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Legislature Turns Out the Lights with Key Education Issues Still To Come

Session ends with votes on a half-dozen school bills and Christie veto on kindergarten task force


With the big issues put aside for now, a smattering of education bills saw their final action of the legislative session that effectively ended yesterday.

Several bills affecting contracts and instruction are now headed to the governor’s desk, and at least one notable bill has already been booted back to state lawmakers.

Gov. Chris Christie announced midday that he vetoed a bill that would have created a 21-member state task force to explore universal all-day kindergarten in New Jersey.

It’s not a new idea, as discussions have taken place off and on for years to whether to require all-day kindergarten in a state where about a quarter of districts still don’t provide it.

But Christie issued an absolute veto of the bill, calling it “redundant” in light of what he said were the state Department of Education’s ongoing efforts to help districts in developing such programs, which he said should remain a local prerogative.

“In light of the work currently carried out by the Division of Early Childhood Education, the contemplated purpose of the sizable task force created by this bill would be redundant,” Christie wrote.

“Further, while the Department of Education is ready, willing, and able to assist districts in implementing a full-day program,” he wrote, “the decision of whether to offer a full-day program should reside with local boards of education and their constituents.”

The bill had strong, bipartisan support in both the Assembly and Senate, and its sponsors said they would try again in the next session. A little-night attempt to override the veto fell eight votes short in the Assembly.

“If not tonight, I’ll (file) it again first thing in the new session,” state Assemblywoman Mila Jasey (D-Essex), one of the prime sponsors said last night.

The kindergarten proposal was one of more than a half-dozen education bills that saw action in the last week, as the Legislature wound down its session and prepared for a new one to start today. Some final votes were expected to be taken this morning to officially end the session.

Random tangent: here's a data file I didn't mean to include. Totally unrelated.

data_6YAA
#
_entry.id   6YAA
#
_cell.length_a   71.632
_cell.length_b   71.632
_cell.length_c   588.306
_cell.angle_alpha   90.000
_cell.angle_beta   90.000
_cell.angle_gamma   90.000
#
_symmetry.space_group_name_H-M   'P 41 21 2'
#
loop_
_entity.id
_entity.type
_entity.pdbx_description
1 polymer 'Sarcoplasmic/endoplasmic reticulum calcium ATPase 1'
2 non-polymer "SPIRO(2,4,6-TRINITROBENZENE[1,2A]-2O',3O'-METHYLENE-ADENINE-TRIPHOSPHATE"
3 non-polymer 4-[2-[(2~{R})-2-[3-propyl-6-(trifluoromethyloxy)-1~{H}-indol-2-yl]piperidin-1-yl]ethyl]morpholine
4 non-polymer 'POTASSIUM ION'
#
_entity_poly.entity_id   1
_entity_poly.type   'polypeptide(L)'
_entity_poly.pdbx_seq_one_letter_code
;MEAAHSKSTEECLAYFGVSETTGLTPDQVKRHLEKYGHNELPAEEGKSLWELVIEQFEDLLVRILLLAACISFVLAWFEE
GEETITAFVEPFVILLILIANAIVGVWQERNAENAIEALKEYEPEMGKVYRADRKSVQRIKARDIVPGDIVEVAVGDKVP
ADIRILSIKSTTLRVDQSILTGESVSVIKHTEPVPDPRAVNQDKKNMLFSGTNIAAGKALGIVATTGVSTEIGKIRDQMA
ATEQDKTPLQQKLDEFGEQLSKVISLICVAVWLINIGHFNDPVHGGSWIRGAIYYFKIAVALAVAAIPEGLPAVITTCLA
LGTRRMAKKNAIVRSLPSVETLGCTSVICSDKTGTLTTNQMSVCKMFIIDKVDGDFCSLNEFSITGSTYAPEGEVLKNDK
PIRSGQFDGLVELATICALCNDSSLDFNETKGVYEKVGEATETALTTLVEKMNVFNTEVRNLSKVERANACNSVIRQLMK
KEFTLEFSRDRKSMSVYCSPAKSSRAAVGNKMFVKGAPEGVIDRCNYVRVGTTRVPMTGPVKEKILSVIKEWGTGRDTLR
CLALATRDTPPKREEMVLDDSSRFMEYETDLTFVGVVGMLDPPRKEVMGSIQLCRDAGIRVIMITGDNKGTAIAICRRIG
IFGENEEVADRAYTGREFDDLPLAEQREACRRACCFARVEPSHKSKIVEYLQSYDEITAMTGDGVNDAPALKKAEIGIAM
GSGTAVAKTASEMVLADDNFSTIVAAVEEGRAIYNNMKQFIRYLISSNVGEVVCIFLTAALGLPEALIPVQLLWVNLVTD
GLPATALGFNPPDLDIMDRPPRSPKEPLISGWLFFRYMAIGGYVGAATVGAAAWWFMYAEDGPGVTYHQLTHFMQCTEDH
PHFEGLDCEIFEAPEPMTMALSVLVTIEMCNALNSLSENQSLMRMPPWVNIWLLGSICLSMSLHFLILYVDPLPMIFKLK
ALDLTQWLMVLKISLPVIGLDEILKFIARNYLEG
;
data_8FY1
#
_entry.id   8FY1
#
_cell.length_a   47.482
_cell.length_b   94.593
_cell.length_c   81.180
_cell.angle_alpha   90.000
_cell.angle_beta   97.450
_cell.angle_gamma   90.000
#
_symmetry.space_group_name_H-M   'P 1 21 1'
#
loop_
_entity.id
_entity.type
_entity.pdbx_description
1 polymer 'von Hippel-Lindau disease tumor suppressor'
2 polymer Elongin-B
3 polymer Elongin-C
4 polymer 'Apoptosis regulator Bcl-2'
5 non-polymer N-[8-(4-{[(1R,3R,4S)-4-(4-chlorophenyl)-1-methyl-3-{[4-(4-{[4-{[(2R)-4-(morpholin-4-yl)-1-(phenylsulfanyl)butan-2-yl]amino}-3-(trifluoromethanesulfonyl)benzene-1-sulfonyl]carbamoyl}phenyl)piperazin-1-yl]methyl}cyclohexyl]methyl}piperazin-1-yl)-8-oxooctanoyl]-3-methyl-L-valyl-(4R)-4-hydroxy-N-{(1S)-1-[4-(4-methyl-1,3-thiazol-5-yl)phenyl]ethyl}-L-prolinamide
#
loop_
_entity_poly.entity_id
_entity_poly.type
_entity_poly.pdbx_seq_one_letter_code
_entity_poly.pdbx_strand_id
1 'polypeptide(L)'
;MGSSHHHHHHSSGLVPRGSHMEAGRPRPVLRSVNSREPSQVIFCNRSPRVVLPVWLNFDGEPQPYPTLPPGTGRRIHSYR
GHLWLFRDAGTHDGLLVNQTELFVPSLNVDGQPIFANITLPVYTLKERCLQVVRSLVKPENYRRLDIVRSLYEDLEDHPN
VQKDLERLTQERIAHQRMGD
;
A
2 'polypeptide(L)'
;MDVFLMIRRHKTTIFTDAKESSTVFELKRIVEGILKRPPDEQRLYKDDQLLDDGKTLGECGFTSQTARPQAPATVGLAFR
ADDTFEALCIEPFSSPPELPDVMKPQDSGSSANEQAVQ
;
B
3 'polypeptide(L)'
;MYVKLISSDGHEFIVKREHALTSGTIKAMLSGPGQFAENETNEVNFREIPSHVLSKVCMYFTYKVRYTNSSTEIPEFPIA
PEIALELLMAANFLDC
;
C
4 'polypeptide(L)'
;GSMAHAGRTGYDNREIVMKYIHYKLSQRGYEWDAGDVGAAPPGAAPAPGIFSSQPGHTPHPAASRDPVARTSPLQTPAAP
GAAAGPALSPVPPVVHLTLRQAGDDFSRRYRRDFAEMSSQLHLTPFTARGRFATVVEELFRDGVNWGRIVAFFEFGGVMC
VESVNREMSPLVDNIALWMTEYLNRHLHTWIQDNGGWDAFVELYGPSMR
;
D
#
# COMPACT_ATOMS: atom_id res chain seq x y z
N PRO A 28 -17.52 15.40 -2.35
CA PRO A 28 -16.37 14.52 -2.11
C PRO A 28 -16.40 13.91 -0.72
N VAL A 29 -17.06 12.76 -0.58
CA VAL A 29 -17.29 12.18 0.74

Still, for all the action yesterday – both chambers acted on close to 200 bills – the lame duck session ended with little, if any, progress on the major issues of debate in New Jersey education these days.

Among the bills still pending and sure to see debate in the next session are those related to rewriting the state’s charter school law, and another that proposes delays in new state testing and curriculum requirements.

Other education bills that passed and now head to Christie’s desk include the following: + Legislation that would allow negotiation of teacher salaries spanning up to five years, extending the current three-year limit (A-3791);

  • A bill that would require panic buttons and silent alarms in schools for use in case of emergencies (A-3691);

  • The last of a package of bills dealing with dyslexia, this one requiring schools -- by first grade -- to screen children with reading difficulties for dyslexia or other disorders (S-2442);

  • A bill creating an Office of Dropout Prevention (S-134);

  • Legislation requiring instruction in middle schools on responsible social media use (A-3292);

  • A bill that would make cyber-harassment a crime, including in schools and among students (S-2469)

Among a flurry of bill signings yesterday, Christie enacted into law a new restriction pushed by special education advocates that bars school districts from giving school superintendents pay bonuses based on their placements of special needs students. The bill (A-3997) came out of reports that at least one district gave its superintendent a bonus for reducing the number of special-needs students placed outside the district.

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